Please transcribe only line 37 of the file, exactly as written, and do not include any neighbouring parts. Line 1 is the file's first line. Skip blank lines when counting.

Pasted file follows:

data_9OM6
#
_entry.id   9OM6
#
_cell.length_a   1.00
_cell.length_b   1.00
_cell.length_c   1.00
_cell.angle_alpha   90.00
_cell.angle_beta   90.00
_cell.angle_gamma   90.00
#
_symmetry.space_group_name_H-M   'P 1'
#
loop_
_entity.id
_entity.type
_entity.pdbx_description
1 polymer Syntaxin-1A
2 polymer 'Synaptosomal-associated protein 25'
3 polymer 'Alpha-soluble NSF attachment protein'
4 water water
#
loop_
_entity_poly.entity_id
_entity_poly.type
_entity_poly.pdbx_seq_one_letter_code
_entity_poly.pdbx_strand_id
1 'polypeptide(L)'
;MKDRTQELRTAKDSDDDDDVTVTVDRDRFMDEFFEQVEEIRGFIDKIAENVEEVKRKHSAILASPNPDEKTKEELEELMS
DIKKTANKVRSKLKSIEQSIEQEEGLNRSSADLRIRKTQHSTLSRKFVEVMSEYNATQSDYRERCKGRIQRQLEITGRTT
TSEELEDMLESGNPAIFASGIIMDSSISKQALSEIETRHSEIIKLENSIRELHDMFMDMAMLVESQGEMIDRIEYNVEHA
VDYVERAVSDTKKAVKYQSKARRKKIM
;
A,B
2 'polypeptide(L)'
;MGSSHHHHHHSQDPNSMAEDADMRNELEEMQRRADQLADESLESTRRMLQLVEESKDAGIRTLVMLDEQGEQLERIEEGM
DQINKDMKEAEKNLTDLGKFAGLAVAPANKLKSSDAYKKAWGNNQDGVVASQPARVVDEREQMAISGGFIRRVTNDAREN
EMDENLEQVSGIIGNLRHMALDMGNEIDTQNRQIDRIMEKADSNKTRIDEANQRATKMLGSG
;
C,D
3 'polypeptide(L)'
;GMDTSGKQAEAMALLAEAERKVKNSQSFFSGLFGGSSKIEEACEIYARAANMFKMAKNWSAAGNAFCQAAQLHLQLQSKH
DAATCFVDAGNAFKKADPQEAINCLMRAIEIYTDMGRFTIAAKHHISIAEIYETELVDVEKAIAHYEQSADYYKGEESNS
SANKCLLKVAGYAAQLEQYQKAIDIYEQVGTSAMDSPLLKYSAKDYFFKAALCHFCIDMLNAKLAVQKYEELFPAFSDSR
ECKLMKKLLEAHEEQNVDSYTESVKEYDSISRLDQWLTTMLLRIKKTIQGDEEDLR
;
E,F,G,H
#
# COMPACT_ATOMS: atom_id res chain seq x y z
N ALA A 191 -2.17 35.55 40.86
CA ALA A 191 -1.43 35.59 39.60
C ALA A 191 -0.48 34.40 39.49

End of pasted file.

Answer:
DQINKDMKEAEKNLTDLGKFAGLAVAPANKLKSSDAYKKAWGNNQDGVVASQPARVVDEREQMAISGGFIRRVTNDAREN